Great climate change article featuring our own Pam Rubinoff and the work that she and Teresa Crean are doing in Warwick’s Oakland Beach! Excerpted from Forty-One Degrees North Magazine, a publication of Rhode Island Sea Grant & The Coastal Institute at the University of Rhode Island. Written by Jerry O’Brien, Photographs by Michael Cevoli.
Heard about FORTIFIED homes in the Providence Journal or on RI Public Radio and how they can help your clients and communities be more resilient? You too can become FORTIFIED Wise. A training session on May 10 will provide participants with a solid understanding of the FORTIFIED Home building principles, construction practices and verification requirements. The FORTIFIED-Wise accreditation is ideal for anyone who wants to learn more about FORTIFIED Home and its sponsor, the non-profit Insurance Institute for Building and Home Safety (IBHS), whether they are new to the program or not,”including architects, engineers, builders, contractors, insurance professionals, product manufacturers, building officials, students and real estate professionals.
Dr. Michael Oppenheimer, a longtime participant in the Intergovernmental Panel on Climate Change (IPCC), which won the Nobel Peace Prize in 2007, will share his insights on emerging climate science and trends at the next Beach SAMP stakeholder meeting, Tuesday, May 3, from 6 to 8 p.m. in Corless Auditorium on URI’s Narragansett Bay Campus.
He recently served as a coordinating lead author of both the IPCC’s special report on extreme climate events and disasters (called SREX) and the Fifth Assessment Report. Dr. Oppenheimer has been a member of several panels of the National Academy of Sciences and is now a member of the National Academies’ Board on Energy and Environmental Studies. He is also a winner of the 2010 Heinz Award and a Fellow of the American Association for the Advancement of Science.
His interests include science and policy of the atmosphere, particularly climate change and its impacts. Much of his research aims to understand the potential for “dangerous” outcomes of increasing levels of greenhouse gases by exploring the effects of global warming on the ice sheets and sea level, on the risk from coastal storms and on patterns of human migration.
Read the latest on how CRC’s coastal team has participated in the effort to save historic structures in Newport from flood water and sea level rise. Dawn Kotowicz, Teresa Crean and Pam Rubinoff have been working with the Newport Restoration Foundation, and the team will participate in the History Above Water conference in April.
On Thursday, March 17, URI Landscape Architecture students will share their vision for re-imagining waterfront parking areas in Wickford, R.I., using green and resilient infrastructure techniques to address rising seas and storm impact.
They will present their design ideas for Town Dock, Brown Street Parking Lot and an auxiliary parking site adjacent to the Wickford Village center. The program runs from 2:30-5:30 pm. at the North Kingstown Free Library, 100 Boone St., North Kingstown, R.I.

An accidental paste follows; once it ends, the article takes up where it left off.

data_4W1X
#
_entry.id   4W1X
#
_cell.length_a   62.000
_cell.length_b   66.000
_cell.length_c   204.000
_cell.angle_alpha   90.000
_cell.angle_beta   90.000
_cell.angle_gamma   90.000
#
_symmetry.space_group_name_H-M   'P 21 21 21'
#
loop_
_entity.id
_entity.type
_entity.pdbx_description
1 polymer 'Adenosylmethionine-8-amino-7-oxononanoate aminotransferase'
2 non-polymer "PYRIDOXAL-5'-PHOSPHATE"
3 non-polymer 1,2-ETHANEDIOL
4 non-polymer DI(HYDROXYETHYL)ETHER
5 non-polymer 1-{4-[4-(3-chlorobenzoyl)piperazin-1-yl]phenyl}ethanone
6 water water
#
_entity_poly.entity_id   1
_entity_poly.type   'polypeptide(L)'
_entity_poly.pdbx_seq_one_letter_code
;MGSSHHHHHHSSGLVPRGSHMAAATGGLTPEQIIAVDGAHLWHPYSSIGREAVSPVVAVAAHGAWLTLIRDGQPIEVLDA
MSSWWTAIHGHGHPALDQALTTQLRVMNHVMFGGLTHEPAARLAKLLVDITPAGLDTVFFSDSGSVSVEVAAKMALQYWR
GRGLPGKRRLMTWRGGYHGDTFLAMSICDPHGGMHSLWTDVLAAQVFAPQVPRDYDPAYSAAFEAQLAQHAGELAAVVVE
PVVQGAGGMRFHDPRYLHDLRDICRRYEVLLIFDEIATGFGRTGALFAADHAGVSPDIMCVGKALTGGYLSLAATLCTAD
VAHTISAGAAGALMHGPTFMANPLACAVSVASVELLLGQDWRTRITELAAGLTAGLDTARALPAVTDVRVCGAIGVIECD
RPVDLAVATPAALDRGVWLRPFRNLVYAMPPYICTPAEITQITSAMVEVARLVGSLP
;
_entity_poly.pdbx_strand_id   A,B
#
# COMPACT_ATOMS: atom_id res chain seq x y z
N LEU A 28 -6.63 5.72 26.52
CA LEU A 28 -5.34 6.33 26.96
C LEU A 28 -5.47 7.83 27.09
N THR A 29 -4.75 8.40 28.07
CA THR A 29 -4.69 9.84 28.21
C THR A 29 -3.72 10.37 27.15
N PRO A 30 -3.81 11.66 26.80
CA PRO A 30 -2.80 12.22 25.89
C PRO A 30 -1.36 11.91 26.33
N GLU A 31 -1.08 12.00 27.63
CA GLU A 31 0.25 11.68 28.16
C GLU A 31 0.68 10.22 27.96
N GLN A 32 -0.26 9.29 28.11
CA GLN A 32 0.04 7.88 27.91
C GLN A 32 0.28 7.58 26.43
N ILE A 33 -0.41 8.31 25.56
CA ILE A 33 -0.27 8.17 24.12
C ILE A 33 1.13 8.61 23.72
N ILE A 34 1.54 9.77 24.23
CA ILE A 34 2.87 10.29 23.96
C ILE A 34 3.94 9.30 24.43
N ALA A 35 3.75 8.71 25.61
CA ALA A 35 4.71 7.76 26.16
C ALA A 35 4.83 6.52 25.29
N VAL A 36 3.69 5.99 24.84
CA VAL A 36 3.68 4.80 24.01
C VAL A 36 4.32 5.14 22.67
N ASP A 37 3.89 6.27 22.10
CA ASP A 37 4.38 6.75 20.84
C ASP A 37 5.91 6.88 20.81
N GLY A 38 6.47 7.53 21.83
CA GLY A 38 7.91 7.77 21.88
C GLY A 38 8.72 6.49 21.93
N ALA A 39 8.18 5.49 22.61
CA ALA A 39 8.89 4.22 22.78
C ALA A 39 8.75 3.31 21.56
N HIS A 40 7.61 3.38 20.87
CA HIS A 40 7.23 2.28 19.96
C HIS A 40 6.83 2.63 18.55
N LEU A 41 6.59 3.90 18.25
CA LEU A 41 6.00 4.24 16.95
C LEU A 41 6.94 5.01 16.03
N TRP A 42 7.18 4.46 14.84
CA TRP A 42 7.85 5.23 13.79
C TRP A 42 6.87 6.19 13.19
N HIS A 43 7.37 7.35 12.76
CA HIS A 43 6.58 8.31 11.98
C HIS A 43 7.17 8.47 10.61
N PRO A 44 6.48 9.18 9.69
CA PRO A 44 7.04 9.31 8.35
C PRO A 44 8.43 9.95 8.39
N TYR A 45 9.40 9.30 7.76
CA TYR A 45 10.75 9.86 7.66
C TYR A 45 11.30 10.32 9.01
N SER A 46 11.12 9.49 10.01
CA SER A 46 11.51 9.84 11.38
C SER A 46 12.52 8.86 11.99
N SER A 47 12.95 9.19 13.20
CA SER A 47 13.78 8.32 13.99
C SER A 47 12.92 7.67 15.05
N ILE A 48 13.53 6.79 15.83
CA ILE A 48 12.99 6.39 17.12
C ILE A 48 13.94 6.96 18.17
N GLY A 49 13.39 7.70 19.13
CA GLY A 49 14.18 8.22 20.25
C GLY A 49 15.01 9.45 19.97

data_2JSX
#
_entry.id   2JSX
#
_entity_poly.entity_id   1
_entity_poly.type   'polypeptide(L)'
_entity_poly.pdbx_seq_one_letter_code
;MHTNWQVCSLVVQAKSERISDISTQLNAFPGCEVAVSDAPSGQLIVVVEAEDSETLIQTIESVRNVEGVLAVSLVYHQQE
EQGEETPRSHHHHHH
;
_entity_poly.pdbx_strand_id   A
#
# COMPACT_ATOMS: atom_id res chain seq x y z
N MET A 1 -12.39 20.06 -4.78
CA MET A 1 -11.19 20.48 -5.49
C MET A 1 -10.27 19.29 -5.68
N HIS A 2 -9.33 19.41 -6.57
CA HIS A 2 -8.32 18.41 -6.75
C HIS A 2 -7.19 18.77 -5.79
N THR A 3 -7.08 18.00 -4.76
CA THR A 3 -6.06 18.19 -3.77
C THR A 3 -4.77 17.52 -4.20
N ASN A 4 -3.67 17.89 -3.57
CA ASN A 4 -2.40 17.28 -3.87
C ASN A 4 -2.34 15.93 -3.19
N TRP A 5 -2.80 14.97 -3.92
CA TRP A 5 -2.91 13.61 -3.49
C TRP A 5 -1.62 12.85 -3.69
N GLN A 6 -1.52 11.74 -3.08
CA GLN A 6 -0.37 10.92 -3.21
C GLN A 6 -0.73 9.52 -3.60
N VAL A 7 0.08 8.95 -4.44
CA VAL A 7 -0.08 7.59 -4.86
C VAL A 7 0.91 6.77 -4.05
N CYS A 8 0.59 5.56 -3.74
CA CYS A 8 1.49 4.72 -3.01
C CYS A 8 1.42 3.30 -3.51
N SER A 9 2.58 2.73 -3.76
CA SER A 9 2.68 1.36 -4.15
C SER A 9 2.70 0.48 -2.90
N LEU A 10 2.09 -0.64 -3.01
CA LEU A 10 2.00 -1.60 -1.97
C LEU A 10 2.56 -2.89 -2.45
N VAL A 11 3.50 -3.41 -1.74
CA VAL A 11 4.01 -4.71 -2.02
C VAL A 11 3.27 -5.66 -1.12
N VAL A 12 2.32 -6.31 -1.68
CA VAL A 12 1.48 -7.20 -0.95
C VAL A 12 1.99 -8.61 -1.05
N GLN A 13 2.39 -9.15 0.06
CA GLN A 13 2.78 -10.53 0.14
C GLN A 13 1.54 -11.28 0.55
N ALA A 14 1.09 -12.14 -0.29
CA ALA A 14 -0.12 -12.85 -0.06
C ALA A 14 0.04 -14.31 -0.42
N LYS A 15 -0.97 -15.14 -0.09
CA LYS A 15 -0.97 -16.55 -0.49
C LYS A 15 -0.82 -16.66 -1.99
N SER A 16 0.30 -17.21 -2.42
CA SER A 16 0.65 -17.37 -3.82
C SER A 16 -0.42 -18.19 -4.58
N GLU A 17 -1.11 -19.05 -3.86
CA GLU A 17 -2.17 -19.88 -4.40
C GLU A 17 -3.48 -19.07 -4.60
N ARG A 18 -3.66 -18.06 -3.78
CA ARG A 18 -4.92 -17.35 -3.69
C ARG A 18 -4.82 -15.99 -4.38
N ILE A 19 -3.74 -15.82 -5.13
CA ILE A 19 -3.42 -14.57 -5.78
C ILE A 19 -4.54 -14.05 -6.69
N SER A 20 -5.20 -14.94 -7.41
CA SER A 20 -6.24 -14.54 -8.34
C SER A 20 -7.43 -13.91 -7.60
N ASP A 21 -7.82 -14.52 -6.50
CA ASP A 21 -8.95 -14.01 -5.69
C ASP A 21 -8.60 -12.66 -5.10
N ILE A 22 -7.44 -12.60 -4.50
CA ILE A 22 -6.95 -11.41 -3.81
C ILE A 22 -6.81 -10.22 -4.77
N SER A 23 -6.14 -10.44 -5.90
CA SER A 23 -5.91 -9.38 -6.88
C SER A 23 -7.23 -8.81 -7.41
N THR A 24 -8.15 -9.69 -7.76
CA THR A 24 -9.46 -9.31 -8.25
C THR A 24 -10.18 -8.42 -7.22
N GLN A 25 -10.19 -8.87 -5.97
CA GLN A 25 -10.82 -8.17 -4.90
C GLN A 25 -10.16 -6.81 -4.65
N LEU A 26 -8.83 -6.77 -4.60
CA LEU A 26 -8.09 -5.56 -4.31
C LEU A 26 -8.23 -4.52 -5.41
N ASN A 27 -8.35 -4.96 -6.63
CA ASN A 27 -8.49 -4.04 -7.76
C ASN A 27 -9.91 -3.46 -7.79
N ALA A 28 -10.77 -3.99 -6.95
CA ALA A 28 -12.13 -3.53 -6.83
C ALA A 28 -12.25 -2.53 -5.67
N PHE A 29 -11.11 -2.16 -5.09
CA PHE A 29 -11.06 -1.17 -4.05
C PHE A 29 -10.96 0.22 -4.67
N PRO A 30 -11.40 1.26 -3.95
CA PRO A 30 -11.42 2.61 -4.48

This project is supported with funding from the RI Green and Resilient Infrastructure Project, led by CRC with funding from the U.S. Department of Interior and National Fish and Wildlife Federation and the Rhode Island Sea Grant College Program.
Thanks to the work of CRC and its colleagues at R.I. Coastal Resources Management Council, R.I. State Building Commission and R.I. Sea Grant, the Insurance Institute for Business and Home Safety is bringing its national Fortified Home program to Rhode Island. The building and remodel certification program requires upgraded standards to make structures more resilient to natural hazards, such as storm damage.
CRC’s Pam Rubinoff has been on the frontlines of this work, not only as a coastal management professional but as a homeowner, and she is sharing her story to help get the word out about the Fortified Home program.
The topic of designing and building coastal homes that can withstand impacts from climate change, increased storminess and sea level rise is a timely one in Rhode Island. Learn more about a Charlestown, R.I., architectural firm’s approach to the issue.
Read more about CRC’s efforts to help local communities such as Warwick, RI., make science-informed choices about how best to use green infrastructure — vegetation and other natural elements — to stem flooding and erosion. URI landscape architecture students also gained experience in green infrastructure work through through this project. Read more about the Oakland Beach seawall work.
At the recent Beach SAMP stakeholders meeting Rhode Island’s Coastal Resources Management Council introduced a pilot study that will use the GIS-based Coastal Environmental Risk Index (CERI) tool to determine risks to buildings and infrastructure from climate change and sea level rise impacts. The cities of Warwick and Charlestown were chosen as pilot sites as part of this Beach SAMP activity. Read more in this Westerly Sun article.
The next stakeholder meeting of the R.I. Shoreline Change Special Area Management Plan (Beach SAMP) is Thursday, Feb.4, from 6 to 8 p.m. in the Coastal Institute Auditorium, Narragansett Bay Campus. The meeting will serve to update the public on project activities.